A citizens’ initiative that would open certain types of vehicle diagnostic data to independent Maine auto repair shops may head to voters later this year.

The Maine Right to Repair Coalition said Jan. 17 that it has collected enough signatures to get the issue on the November ballot and will present a citizens’ petition with over 70,000 names to the Maine Department of the Secretary of State on Thursday. To get a question on the state ballot, citizen-initiated referendum campaigns must submit 63,067 validated signatures, which is equal to 10% of the votes cast in the most recent gubernatorial election.

The group of Maine repair shop owners, employees and supporters wants to require access to the data collected by wireless technology in new cars and trucks — data that effectively forces the vehicles’ owners to go to a manufacturer’s dealership to diagnose and fix problems with the vehicle.

While older vehicle models have plug-in engine diagnostic systems that must be accessible to independent repair shops, new models have wireless technology, also known as telematics, that transmits directly to vehicle manufacturers and is not accessible to independently owned shops.

Advocates say the Maine ballot initiative would give car and truck owners access to all the diagnostic and repair data generated by their vehicles, and allow them to give it to any dealer, repair shop or automaker that they choose.

The proposal, which the coalition announced in August, closely mirrors a Massachusetts law that has been mired in litigation since voters there passed it overwhelmingly in 2020.

“The 2023 Maine ballot initiative would accomplish the same thing as the Massachusetts law, which was passed overwhelmingly by a three-to-one margin (75% to 25%),” Kate Kahn, spokesperson for the Maine Right to Repair Coalition said previously. “This issue is about choice.  Consumers want the ability to choose where to take their cars or trucks to be repaired. They do not want to be told they can only take their autos to expensive dealerships.”

Tim Winkeler, president and CEO of Auburn-based VIP Tires and Service, said Jan. 17 that he’s pleased with how smoothly the ballot initiative has been so far.

“I’m a novice at this, I don’t make my living being involved in issues like this, but it seems like it’s been fairly frictionless getting the public support,” he said.

Winkeler is the primary signatory on the petition.

The advanced technology features on new cars is great, he said, but the inability for independent repairers to do their jobs is a downside.

A Tesla owner was recently seeking a state inspection sticker at one of VIP’s locations, Winkeler said, but the car displayed a light indicating a traction control problem. The service center couldn’t pass the vehicle’s inspection with the light on, but also couldn’t access the dashboard error code to diagnose the problem. The customer had to drive to Boston to get the car diagnosed.

“If we don’t do anything, people are going to come back in 20 or 30 years and dealers are going to be the only ones able to fix anything,” Winkeler said.

Maine’s proposal, if it succeeds, would likely face some of the same challenges from automakers, who argue that individual states have no authority to pass such a law. They also say it creates cybersecurity concerns and argue the industry did not have time to modify the technology and comply with the Massachusetts law.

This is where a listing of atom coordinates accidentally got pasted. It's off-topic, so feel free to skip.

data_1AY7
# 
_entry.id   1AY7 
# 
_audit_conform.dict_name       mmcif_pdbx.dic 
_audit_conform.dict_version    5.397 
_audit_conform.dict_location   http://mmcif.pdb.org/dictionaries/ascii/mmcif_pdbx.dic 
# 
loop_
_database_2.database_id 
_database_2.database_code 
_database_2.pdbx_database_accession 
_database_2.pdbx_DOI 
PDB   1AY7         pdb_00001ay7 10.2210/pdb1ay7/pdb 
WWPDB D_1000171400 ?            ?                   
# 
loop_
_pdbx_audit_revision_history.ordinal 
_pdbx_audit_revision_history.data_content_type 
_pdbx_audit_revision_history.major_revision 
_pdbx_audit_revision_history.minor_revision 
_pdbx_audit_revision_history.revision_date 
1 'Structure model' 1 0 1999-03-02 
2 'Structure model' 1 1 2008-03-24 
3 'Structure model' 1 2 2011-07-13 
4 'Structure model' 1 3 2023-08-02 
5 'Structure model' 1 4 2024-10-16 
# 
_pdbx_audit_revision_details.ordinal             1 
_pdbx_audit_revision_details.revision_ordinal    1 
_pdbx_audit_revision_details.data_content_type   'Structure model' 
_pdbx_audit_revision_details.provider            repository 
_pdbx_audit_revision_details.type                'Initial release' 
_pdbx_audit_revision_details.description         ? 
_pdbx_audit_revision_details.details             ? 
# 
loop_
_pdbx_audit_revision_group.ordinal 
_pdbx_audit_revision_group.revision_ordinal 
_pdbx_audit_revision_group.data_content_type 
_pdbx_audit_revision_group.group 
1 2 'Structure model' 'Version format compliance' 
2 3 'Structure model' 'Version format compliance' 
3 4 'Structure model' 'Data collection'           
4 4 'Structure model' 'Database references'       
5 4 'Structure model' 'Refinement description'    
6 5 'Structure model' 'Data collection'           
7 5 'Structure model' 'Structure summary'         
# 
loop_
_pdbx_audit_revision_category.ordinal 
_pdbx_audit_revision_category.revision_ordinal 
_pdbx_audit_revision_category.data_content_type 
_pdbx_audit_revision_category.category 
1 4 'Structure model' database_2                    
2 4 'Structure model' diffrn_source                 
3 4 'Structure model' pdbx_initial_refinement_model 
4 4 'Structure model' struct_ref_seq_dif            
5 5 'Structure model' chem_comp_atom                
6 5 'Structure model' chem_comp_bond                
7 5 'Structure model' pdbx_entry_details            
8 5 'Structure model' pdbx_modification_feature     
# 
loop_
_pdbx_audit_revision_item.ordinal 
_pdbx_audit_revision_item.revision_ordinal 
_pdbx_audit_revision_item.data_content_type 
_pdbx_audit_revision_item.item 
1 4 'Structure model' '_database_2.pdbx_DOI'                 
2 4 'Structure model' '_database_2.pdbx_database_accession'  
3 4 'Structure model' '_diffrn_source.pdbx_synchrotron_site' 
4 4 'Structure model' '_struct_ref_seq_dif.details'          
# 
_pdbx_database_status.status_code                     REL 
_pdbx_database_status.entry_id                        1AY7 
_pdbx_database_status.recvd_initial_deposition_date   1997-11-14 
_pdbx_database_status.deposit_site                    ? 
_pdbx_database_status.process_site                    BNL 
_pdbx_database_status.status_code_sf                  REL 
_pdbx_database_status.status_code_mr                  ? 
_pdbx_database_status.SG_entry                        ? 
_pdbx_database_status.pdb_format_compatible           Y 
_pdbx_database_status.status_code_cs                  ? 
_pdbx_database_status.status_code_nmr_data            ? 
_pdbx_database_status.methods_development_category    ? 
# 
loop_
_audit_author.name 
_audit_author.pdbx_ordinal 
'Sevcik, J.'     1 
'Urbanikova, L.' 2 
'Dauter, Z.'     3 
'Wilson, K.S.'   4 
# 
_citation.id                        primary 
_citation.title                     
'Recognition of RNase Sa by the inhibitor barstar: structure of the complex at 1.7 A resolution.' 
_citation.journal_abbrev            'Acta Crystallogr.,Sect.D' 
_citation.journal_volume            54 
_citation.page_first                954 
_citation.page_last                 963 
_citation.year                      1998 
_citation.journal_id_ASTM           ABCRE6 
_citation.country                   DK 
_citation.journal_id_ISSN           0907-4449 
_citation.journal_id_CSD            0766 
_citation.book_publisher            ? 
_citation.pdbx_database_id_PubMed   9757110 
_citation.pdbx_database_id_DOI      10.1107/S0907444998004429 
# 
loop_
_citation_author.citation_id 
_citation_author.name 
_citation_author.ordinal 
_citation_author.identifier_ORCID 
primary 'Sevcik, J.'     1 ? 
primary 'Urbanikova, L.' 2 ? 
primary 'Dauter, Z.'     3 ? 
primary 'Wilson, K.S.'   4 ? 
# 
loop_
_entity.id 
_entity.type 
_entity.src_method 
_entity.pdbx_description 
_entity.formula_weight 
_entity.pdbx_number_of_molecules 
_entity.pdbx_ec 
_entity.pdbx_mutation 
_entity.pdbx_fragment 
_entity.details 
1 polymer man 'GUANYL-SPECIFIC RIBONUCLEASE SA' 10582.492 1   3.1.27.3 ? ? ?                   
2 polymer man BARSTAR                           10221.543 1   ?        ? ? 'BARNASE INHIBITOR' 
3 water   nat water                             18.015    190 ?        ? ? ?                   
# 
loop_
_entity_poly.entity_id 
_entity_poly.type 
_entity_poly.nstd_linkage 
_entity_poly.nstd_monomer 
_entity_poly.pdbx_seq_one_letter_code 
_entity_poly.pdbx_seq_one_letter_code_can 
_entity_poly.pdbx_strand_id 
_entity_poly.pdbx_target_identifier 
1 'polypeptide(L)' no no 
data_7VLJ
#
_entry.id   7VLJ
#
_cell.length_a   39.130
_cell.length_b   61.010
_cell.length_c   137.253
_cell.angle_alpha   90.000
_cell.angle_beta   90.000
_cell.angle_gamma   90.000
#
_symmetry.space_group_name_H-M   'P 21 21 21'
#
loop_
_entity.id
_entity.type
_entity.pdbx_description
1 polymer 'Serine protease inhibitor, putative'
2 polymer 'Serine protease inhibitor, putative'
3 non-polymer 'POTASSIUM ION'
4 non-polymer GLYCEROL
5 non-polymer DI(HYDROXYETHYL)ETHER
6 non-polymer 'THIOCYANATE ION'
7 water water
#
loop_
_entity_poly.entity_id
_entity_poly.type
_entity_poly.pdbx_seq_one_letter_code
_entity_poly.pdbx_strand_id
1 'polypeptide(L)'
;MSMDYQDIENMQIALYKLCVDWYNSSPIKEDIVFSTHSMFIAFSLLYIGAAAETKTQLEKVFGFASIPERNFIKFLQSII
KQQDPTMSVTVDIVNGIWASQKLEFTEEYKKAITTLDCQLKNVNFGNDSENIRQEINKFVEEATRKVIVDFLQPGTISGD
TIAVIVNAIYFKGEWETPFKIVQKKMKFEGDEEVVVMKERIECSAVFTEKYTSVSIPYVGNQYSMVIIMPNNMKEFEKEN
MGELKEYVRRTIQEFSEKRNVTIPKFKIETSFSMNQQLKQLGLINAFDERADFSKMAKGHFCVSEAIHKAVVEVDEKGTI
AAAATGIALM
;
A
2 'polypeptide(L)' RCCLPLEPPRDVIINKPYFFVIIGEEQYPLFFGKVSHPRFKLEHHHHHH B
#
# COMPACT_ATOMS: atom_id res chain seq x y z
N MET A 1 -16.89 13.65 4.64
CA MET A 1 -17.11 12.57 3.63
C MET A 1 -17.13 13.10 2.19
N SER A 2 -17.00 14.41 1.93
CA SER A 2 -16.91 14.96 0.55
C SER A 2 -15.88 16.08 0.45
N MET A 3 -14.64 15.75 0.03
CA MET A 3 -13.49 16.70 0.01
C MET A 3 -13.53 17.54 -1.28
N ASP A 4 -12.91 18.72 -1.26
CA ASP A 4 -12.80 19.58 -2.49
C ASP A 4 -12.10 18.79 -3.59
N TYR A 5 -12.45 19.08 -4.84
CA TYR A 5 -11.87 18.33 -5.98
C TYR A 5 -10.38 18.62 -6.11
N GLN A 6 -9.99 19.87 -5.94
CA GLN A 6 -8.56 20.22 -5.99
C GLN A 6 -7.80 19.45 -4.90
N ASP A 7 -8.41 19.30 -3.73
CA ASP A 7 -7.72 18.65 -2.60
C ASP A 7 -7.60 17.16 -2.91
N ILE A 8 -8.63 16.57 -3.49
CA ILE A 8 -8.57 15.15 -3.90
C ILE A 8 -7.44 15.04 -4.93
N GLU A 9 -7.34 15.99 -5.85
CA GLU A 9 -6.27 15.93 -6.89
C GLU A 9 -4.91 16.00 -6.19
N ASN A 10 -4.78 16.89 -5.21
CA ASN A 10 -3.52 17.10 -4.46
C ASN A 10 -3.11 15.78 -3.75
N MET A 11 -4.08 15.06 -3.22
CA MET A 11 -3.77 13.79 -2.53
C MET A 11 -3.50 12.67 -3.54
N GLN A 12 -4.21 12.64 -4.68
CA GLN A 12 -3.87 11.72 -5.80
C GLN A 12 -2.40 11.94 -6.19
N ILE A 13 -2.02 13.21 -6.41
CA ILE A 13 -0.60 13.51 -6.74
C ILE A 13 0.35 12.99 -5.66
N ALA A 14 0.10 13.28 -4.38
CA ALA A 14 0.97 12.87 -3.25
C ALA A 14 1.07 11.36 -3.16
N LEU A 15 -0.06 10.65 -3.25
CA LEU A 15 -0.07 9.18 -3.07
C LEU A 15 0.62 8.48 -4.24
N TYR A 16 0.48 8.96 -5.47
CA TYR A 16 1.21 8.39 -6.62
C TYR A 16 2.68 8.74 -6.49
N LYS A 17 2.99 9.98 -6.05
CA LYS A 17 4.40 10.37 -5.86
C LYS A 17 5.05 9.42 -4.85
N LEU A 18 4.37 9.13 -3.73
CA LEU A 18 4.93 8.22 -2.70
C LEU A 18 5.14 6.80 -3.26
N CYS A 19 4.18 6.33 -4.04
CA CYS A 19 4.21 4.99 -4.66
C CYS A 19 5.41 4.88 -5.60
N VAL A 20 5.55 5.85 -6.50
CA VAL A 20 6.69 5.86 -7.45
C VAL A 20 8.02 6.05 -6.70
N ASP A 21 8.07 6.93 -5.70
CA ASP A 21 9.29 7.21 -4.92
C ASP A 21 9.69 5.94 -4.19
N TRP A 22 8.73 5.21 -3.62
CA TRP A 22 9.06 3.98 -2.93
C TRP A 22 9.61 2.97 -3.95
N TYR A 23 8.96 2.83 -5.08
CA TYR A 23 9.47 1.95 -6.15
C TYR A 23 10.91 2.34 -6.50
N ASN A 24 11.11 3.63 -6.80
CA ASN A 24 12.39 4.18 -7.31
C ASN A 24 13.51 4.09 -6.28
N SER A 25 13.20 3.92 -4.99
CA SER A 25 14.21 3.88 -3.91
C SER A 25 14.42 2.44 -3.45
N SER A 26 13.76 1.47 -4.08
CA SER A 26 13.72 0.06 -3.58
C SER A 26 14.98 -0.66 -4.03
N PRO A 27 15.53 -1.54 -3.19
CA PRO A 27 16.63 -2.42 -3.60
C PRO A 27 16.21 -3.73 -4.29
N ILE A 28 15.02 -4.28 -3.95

Kahn has previously dismissed the arguments made by the manufacturers. “They simply do not want to give up their monopoly on the repair market as they stand to make trillions of dollars by shutting out the aftermarket,” she said.

Repair rights

But Brian Weiss, vice president of communications for the Washington, D.C.-based Alliance for Automotive Innovation, says there’s no monopoly on the market.

In fact, about 70% of post-warranty work is handled by the independent repair community, he said.

All the information necessary for repairs is already available to independent repair businesses and has been since automakers and the repair industry committed to a national memorandum of understanding in 2014, Weiss added.

This new iteration, according to the automotive group, would require vehicle manufacturers to provide unrestricted remote data access to a vehicle’s computer, including information that isn’t required to make repairs.

“This is a monetizable data grab from national aftermarket part manufacturers and retailers masquerading as consumer protection and support for small businesses,” the alliance wrote in a recent memo. “Automotive right to repair already exists and always will. Unlimited access by national aftermarket manufacturers and retailers to your vehicle telematic data is not right to repair. Don’t conflate the two.”

Winkeler said the issue isn’t unique to the automotive industry.

Tech giant Apple announced in 2020 that it would start providing parts and training to third-party repair shops that met its qualifications. A year later, Apple even promised to start selling parts and tools directly to consumers.

This month, the American Farm Bureau Federation announced it had reached a memorandum of understanding with manufacturer John Deere, promising farmers and independent repair shops access to the information needed to service the company’s equipment, National Public Radio reported.

“This fight is bigger than just cars and automotives, but we’re making sure that we get ahead of the issue in our industry because it might be the largest independent repair industry in the nation,” Winkeler said.

The Secretary of State’s Office would need to count and certify the petitions’ signatures before the proposal can advance to the ballot.